Shah Hussain granted remission to sentence after serving only three-and-a-half of five-year prison term
The Punjab government on Tuesday issued a defense of its decision to allow the early release of Shah Hussain—who was convicted and sentenced for stabbing then-law student Khadija Siddiqi 23 times—claiming he had availed “technical remissions” to reduce his sentence.
Punjab Prisons Minister Fayyazul Hassan Chohan, in a video statement, claimed that Hussain was not granted any relief from higher offices such as that of the president, the prime minister, or the chief minister. Earlier, Siddiqi had posted on Twitter that she blamed the provincial government for the early release, claiming that it had “granted extraordinary remission of 1.5 years” to the convict. She also accused Chohan of “complicity.”
According to Chohan, Hussain availed “technical remissions” for good conduct, his educational background and for donating blood per law. A follow-up notification issued by the superintendent of Lahore’s Central Jail claimed that Hussain was released on July 17 after getting “remission admissible under the rules” and had also deposited approximately Rs. 300,000 as a fine.
The Jail official’s statement said that Hussain’s total sentence was five years of rigorous imprisonment in addition to various fines. It claimed that he had been given “ordinary remission” of eight months and eight days; good conduct remission of one month; blood donation remission of one month; and seven months and 15 days remission for completing his B.A. The total remission granted, it said, was one year, five months and 23 days.
Siddiqi has, in recent days, sounded the alarm over Hussain’s release, noting that she was not even informed of his exit from jail and had yet to hear from Lahore police about a plea for additional security. In an appearance on broadcaster Geo TV, she acknowledged that prison rules allow remissions, but nearly 1.5 years was practically “unheard of.” She also questioned how the ex-con’s remission hearing occurred so quickly when far more pressing cases languish in higher court for years.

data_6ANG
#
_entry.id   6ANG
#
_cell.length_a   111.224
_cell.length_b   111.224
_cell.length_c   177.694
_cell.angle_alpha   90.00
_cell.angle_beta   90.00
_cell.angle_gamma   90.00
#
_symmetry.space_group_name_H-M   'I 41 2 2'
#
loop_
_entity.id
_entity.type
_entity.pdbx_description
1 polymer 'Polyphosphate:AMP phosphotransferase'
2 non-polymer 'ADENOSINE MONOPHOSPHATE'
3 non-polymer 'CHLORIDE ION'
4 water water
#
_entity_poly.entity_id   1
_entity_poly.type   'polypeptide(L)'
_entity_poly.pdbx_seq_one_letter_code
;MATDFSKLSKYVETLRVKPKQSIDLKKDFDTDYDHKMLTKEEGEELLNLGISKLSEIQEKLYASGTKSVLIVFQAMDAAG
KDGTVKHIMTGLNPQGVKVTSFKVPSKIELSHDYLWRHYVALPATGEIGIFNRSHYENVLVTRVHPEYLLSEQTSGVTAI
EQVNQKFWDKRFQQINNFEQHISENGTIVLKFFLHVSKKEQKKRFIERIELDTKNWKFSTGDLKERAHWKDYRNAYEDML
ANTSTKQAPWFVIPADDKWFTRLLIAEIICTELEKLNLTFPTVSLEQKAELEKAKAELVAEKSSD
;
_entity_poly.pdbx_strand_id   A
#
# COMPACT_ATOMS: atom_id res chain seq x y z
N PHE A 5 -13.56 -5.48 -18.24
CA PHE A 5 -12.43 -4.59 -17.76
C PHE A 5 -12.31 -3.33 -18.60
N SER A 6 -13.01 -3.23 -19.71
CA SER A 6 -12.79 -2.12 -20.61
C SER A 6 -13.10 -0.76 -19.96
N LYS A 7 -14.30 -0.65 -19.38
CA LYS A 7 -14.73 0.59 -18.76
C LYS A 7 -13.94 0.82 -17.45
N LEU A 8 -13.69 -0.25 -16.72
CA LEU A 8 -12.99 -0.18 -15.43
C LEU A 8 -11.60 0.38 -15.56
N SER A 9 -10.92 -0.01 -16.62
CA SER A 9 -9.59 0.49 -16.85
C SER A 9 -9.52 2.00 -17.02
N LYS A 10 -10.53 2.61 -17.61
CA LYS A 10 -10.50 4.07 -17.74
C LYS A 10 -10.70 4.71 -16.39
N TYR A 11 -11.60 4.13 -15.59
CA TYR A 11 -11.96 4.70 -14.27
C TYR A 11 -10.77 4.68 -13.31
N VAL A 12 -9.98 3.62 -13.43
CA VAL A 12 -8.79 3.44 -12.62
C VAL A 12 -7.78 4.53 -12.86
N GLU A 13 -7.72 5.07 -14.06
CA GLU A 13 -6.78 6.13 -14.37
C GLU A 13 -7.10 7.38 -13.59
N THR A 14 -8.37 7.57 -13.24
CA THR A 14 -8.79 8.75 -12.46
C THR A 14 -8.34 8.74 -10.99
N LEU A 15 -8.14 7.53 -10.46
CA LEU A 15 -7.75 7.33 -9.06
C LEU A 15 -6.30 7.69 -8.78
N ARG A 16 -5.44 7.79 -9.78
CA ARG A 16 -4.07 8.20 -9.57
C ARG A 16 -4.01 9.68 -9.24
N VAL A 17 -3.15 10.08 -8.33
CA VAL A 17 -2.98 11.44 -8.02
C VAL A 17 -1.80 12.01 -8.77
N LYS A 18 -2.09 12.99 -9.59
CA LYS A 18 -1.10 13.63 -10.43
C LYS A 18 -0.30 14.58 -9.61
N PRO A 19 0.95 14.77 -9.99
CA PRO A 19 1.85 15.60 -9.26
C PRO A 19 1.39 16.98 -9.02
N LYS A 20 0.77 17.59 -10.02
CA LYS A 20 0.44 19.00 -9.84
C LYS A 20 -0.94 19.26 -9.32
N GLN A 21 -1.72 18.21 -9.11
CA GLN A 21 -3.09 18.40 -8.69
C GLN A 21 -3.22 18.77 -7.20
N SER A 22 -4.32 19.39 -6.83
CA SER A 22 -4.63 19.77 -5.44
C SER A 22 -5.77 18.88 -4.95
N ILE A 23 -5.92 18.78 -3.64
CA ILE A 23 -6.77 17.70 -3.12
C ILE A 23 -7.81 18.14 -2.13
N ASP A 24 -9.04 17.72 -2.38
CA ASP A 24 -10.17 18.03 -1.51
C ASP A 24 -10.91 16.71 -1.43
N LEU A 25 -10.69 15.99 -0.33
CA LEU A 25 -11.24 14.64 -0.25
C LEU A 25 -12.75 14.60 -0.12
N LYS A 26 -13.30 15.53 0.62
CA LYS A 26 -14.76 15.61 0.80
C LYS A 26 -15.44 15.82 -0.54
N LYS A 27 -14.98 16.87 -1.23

Siddiqi, then a law student, was stabbed 23 times in Lahore in 2016, leaving her critically injured, while picking up her younger sister from school. She identified Hussain as her attacker and on July 29, 2017 he was convicted of attempted murder and sentenced to 7 years in jail. In March 2018, this sentence was reduced to 5 years by a sessions court judge with the Lahore High Court—before which Hussain’s father practices law—acquitting the accused in June over “insufficient evidence.”
Hussain’s acquittal had provoked outrage across Pakistan, prompting then-chief justice Saqib Nisar to take notice and forward the case to a Supreme Court bench led by Justice Khosa for further hearing. The appeal was formally admitted for hearing on June 13, 2018.
A three-member bench, led by then-chief justice Asif Saeed Khosa, had on Jan. 23, 2019 ordered Hussain to be taken into custody immediately. “Today is a victory for all women,” Siddiqi told media after the hearing. “This decision has proven that if you misuse power, it will come to light,” she said, thanking her lawyers and the media for playing a role in ensuring justice was not denied.